Dynamic duo: Ray Fox built lasting legacy with Junior Johnson

Jeff Hammond remembers the life of NASCAR mechanic and engine builder Ray Fox, who died Sunday at age 98. Fox and driver Junior Johnson not only achieved great things together; they were also great friends.

Junior Johnson (left) stands with car owner Ray Fox (right) after winning a Daytona 500 qualifying race on Feb. 22, 1963.

RacingOne / ISC Archives

This week, our sport lost one of its all-time greats in the legendary Ray Fox. He had an incredible life and lived to an amazing 98 years old. My first and earliest memories of Mr. Fox were when I was working for Junior Johnson.

Obviously, the newer fans of our sport probably don't realize the extent of history between those two guys. They won the Daytona 500 together in 1960 with Junior Johnson behind the wheel.

Those two were longtime friends. They were innovators in our sport. Back in the day, when we would be in Daytona for Speedweeks, Junior, then-wife Flossie, the crew and, I mean, everybody would go to Mr. Fox's house for a massive shrimp dinner. Mr. Fox's whole family was there and he'd open his house up to all of us.

For years it was just tradition to do that during Speedweeks in February. It was just really special memories that I will always carry with me.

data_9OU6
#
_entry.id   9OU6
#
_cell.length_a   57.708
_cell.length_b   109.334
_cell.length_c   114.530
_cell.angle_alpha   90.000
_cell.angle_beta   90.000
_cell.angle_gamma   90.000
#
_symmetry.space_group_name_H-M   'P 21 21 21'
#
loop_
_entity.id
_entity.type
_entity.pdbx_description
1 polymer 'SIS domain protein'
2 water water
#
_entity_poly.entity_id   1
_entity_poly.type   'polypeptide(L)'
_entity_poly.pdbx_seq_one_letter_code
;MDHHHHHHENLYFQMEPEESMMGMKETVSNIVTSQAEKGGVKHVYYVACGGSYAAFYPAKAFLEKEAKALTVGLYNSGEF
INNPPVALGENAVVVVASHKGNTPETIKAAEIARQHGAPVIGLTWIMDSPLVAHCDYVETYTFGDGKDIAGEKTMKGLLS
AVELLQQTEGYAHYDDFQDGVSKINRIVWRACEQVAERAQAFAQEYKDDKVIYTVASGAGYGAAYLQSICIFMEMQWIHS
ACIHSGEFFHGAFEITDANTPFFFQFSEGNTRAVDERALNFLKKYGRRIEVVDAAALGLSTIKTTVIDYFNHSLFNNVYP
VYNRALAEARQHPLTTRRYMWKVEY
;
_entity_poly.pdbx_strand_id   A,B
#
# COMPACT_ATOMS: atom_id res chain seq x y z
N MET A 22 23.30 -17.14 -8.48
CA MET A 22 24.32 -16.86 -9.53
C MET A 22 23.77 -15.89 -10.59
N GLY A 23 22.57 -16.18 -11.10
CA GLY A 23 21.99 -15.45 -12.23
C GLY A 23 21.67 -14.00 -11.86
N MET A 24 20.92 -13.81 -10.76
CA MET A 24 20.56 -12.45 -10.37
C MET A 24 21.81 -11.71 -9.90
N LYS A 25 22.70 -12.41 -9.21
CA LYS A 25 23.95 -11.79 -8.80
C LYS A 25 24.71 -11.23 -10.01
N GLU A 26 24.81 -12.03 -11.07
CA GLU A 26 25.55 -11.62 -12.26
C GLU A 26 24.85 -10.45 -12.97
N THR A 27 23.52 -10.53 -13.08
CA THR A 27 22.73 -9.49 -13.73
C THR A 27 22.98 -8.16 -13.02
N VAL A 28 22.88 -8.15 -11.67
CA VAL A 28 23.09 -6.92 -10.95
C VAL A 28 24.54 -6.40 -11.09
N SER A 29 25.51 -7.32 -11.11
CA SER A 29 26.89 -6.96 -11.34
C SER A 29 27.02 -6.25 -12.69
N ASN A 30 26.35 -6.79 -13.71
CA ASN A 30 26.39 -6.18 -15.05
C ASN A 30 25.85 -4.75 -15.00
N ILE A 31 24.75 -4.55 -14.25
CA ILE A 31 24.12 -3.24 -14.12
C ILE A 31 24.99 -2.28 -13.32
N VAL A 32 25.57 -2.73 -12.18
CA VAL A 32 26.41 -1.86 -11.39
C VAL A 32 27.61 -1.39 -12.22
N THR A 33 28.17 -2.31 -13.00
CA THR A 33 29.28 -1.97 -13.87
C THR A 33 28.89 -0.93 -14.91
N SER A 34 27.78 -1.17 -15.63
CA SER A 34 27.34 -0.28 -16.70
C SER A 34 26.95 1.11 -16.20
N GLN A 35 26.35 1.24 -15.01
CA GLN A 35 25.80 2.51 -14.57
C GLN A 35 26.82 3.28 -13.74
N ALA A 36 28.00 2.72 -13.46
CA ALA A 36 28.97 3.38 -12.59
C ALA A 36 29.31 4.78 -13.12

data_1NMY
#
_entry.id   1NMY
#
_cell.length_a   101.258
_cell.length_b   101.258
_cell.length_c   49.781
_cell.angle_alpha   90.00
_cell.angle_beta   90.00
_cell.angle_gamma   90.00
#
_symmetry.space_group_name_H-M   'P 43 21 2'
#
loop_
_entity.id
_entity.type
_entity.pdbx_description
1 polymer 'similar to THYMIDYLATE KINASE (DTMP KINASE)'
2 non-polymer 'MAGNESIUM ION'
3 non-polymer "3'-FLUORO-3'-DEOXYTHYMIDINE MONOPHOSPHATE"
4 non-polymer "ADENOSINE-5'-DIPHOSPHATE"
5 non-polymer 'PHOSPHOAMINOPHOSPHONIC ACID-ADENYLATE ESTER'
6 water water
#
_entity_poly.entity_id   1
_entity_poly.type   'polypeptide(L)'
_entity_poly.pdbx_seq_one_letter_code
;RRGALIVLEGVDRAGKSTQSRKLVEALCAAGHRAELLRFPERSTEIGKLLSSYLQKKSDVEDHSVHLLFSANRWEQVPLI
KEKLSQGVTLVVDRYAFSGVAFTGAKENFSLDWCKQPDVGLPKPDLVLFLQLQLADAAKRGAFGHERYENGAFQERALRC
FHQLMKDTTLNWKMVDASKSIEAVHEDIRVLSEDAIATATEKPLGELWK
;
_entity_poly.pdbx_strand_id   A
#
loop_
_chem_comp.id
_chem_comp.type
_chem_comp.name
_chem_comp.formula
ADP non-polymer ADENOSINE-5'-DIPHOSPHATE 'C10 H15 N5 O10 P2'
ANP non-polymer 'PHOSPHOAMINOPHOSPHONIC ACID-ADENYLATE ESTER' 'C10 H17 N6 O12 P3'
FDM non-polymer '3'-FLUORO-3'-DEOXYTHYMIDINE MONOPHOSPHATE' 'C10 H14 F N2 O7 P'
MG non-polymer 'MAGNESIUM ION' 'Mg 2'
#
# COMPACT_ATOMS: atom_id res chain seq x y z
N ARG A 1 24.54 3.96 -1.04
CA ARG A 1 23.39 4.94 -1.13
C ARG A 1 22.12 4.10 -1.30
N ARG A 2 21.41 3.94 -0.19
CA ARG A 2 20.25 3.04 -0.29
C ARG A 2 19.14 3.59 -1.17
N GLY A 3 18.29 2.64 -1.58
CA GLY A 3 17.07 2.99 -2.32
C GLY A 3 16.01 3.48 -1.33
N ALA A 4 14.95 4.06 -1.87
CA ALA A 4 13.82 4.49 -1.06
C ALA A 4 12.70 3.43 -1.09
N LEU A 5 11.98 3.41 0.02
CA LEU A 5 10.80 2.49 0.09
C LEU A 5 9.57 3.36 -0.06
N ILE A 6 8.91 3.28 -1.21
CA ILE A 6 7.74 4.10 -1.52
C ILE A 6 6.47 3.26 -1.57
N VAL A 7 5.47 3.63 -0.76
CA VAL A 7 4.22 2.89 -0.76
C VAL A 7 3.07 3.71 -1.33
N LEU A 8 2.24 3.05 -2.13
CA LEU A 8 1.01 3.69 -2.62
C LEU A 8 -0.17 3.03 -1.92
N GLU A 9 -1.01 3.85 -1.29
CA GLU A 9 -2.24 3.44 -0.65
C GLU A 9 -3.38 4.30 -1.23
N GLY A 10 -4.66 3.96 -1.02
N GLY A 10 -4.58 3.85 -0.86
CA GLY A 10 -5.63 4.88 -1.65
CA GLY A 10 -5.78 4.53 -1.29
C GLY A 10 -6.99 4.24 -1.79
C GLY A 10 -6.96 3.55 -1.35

The other fun part for me was being the proverbial "fly on the wall" and being able to listen in on the conversations Mr. Fox and Junior Johnson used to have about the old days of racing, the Chevrolet engines they tinkered with, carburetors, etc. Those "Back in the Day" stories really gave a young guy like me at the time a really clear perspective of how things were back in the beginning of our sport.

Even after he got out of the sport of NASCAR, Ray never lost his passion for it. In his later years he was the president of the Living Legends of Auto Racing that promoted the preservation of our racing heritage. His grandson is in the sport as a mechanic for Roush Fenway Racing.

Despite his mechanical brilliance when it came to race engines and race cars, I'll always remember Mr. Fox as a compassionate man and, truth be told, a very funny man. This was a man who probably cared more about our sport and promoting our sport than he ever did about promoting himself.

Mr. Fox was and is all that is good about the sport of NASCAR.

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